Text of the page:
7/12/12 | 462 views
Archbishop Sheen’s Appeal in New York and the World Over
Catholic New Yorkers had special reason to rejoice when the Vatican announced that two Church leaders who had served so well in the archdiocese during the 20th century had been declared “venerable” by Pope Benedict XVI.
The declaration means the lives of Archbishop Fulton J. Sheen and Mother Mary Angeline McCrory, one of the founders of the Carmelite Sisters for the Aged and Infirm, are considered examples of heroic Christian virtue and that both have advanced on the road toward canonization.
Since this issue contains a report on Sister Mary Angeline by Juliann DosSantos, the focus here will be on Archbishop Sheen, the charismatic preacher who was the Manhattan-based national director of the Propagation of the Faith from 1950 to 1966. He was ordained a bishop in 1950 and served as an auxiliary in New York from 1951 to 1966, when he was appointed to head the Diocese of Rochester, which he did until 1969. Archbishop Sheen, who died at age 84 in 1979, is buried in the crypt under the altar at St. Patrick’s Cathedral.
Of course he was best known as the first televangelist for his Emmy Award-winning service as host of the show “Life Is Worth Living” on the fledgling DuMont Television Network in the 1950s. His weekly audiences of 25 to 30 million viewers in the medium’s early days would be the envy of many programs in today’s fragmented television landscape. He also hosted a nighttime radio show, “The Catholic Hour,” for 20 years before his TV debut and was a prolific and well-regarded author.
The day after the Vatican announcement was made I took part in a press conference over the phone with principals involved in promoting Archbishop Sheen’s cause and others who know his work well.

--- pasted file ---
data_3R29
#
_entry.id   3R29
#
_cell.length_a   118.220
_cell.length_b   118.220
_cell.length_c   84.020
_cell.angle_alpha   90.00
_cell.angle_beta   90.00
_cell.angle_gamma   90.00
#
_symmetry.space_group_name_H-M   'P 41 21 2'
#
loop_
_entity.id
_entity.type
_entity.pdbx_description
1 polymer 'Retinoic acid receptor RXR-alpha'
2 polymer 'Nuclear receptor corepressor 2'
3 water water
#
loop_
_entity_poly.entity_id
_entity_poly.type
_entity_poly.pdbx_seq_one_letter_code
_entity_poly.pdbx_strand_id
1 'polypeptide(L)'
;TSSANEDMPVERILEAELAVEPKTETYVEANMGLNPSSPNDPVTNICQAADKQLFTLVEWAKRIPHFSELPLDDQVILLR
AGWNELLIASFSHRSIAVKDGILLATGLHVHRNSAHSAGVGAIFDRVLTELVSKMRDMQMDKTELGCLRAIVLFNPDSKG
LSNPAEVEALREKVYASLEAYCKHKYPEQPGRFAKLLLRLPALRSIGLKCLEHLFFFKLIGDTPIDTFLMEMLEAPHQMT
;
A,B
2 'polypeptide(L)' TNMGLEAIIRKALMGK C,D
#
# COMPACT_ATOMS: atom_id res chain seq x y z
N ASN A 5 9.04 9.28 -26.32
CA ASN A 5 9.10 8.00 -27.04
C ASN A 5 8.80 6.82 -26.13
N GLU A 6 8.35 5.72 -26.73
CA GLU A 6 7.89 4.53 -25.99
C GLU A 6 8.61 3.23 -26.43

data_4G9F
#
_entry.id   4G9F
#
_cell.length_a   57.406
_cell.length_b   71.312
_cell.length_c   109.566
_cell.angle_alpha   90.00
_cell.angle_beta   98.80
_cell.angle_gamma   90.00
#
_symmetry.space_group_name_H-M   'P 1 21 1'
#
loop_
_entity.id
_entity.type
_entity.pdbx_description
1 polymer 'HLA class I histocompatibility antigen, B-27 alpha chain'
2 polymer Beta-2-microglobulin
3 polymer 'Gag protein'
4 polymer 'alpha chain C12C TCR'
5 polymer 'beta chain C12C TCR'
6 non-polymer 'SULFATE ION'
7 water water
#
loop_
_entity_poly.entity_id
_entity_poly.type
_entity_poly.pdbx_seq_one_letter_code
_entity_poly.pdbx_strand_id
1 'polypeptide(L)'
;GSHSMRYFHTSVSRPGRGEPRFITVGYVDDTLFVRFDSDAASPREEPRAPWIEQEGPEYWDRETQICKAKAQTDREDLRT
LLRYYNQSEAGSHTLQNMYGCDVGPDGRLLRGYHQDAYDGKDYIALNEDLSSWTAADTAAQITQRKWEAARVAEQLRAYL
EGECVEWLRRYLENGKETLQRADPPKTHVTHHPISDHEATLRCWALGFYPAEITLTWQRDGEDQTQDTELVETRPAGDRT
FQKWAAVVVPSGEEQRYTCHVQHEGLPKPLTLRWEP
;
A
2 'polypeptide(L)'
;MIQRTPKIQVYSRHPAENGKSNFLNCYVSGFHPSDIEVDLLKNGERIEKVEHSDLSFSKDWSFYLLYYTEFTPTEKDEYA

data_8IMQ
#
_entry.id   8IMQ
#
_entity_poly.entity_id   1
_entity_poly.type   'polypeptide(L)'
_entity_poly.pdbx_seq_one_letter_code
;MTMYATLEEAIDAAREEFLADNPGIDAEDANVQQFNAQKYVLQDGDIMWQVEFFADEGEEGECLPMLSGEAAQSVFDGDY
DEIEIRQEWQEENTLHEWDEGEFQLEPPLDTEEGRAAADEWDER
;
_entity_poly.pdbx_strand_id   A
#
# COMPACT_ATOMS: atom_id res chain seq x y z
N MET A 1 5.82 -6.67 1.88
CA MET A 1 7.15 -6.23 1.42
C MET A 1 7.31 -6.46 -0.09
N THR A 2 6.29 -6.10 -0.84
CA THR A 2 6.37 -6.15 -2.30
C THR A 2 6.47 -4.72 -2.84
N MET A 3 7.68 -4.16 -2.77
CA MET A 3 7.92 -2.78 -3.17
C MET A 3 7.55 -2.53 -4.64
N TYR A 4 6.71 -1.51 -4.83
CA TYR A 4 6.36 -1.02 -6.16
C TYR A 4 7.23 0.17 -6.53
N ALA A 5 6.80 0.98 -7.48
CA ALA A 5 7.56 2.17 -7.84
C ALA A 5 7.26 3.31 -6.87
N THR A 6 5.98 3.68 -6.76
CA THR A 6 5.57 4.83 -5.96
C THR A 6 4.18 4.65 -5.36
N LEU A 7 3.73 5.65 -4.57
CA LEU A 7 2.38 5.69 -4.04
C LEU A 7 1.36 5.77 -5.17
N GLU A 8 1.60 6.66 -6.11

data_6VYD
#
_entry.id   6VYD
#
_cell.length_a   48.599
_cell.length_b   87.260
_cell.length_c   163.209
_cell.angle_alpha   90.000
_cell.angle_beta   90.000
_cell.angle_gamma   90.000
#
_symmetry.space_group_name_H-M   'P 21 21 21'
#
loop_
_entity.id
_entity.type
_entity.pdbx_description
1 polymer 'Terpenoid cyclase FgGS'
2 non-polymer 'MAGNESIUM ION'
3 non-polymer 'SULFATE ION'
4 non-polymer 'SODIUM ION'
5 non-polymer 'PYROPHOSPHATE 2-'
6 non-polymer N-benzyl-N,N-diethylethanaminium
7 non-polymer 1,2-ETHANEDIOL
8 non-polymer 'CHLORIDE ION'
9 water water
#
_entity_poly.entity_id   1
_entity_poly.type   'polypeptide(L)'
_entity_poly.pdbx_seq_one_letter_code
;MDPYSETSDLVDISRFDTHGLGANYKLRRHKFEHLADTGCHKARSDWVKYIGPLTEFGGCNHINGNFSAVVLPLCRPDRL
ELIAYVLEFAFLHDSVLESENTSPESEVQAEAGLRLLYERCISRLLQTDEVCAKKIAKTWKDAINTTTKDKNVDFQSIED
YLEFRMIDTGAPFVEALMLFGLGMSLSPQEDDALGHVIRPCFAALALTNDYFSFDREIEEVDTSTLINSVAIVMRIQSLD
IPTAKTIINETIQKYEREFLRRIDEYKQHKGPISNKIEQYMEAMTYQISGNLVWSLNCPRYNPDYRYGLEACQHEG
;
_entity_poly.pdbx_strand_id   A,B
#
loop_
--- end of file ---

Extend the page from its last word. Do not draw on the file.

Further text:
Msgr. Stanley Deptula, executive director of the Archbishop Fulton John Sheen Foundation, which is based in the Diocese of Peoria, Ill., Archbishop Sheen’s home diocese, called the archbishop “a great patron, a great model for those who work in the media in the way he used the tools at his disposal to lead others to Christ.”
Speaking directly to the journalists covering the conference, Msgr. Deptula continued, “And in this media-soaked, media-driven world what a great example [he is] to those of you who work in the media to realize the tremendous value you can play that you are missionaries in a profound way of this new evangelization.”
Two of the other featured speakers were New Yorkers with direct ties to Archbishop Sheen.
One was Father Andrew Small, O.M.I., national director of the Pontifical Mission Societies who is a successor to Archbishop Sheen’s work on behalf of the missions. I asked him what kind of reaction his office in Manhattan had received from around the world since the news had broken the day before.
He spoke about a visiting bishop from India whom he had just snuck away from the conference call to greet. “When I went out to shake his hand, the first thing he told me was, ‘Great news about Fulton Sheen.’ ”
Father Small said his fellow national directors had started to receive the news and were sending him their congratulations since Archbishop Sheen offered “a national direction” for the Propagation of the Faith, as they do today.
The other was Father Andrew Apostoli, C.F.R., one of the founders of the Franciscan Friars of the Renewal and the vice-postulator of Archbishop Sheen’s cause for canonization. He was ordained to the priesthood by Archbishop Sheen in 1967. In his homily that day, he recalls, Archbishop Sheen referred to him as his “son in Christ.”
“So, when I pray to him, I call him my father in Christ,” he said.
Considering that Archbishop Sheen may someday become the first American-born priest to be canonized, Father Apostoli feels that his message remains relevant. “So many people tell me they listen to his tapes. They read his books. They say, ‘You know, he could have given that talk yesterday.’ ”
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